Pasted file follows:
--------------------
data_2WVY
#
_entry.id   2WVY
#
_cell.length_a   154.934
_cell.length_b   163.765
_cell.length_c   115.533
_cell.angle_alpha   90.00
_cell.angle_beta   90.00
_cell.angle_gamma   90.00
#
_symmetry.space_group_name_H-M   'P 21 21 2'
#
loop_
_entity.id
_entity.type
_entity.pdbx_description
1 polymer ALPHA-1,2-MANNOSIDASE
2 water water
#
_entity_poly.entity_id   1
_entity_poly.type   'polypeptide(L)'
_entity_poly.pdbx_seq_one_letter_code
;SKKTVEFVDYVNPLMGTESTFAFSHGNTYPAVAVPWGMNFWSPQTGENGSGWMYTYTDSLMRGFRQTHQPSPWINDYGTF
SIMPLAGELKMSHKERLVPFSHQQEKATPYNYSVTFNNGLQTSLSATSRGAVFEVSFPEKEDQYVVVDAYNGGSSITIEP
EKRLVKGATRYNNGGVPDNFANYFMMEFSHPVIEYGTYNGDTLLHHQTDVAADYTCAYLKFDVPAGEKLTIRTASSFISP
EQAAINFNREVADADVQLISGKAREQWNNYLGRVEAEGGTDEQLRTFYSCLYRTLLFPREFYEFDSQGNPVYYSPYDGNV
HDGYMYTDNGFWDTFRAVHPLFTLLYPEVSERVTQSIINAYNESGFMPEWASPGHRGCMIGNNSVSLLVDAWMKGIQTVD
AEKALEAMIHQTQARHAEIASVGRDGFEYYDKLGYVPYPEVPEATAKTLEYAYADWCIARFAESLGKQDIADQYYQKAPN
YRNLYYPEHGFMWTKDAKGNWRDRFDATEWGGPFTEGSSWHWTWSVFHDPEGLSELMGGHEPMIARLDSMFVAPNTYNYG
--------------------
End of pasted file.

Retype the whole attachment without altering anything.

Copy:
data_2WVY
#
_entry.id   2WVY
#
_cell.length_a   154.934
_cell.length_b   163.765
_cell.length_c   115.533
_cell.angle_alpha   90.00
_cell.angle_beta   90.00
_cell.angle_gamma   90.00
#
_symmetry.space_group_name_H-M   'P 21 21 2'
#
loop_
_entity.id
_entity.type
_entity.pdbx_description
1 polymer ALPHA-1,2-MANNOSIDASE
2 water water
#
_entity_poly.entity_id   1
_entity_poly.type   'polypeptide(L)'
_entity_poly.pdbx_seq_one_letter_code
;SKKTVEFVDYVNPLMGTESTFAFSHGNTYPAVAVPWGMNFWSPQTGENGSGWMYTYTDSLMRGFRQTHQPSPWINDYGTF
SIMPLAGELKMSHKERLVPFSHQQEKATPYNYSVTFNNGLQTSLSATSRGAVFEVSFPEKEDQYVVVDAYNGGSSITIEP
EKRLVKGATRYNNGGVPDNFANYFMMEFSHPVIEYGTYNGDTLLHHQTDVAADYTCAYLKFDVPAGEKLTIRTASSFISP
EQAAINFNREVADADVQLISGKAREQWNNYLGRVEAEGGTDEQLRTFYSCLYRTLLFPREFYEFDSQGNPVYYSPYDGNV
HDGYMYTDNGFWDTFRAVHPLFTLLYPEVSERVTQSIINAYNESGFMPEWASPGHRGCMIGNNSVSLLVDAWMKGIQTVD
AEKALEAMIHQTQARHAEIASVGRDGFEYYDKLGYVPYPEVPEATAKTLEYAYADWCIARFAESLGKQDIADQYYQKAPN
YRNLYYPEHGFMWTKDAKGNWRDRFDATEWGGPFTEGSSWHWTWSVFHDPEGLSELMGGHEPMIARLDSMFVAPNTYNYG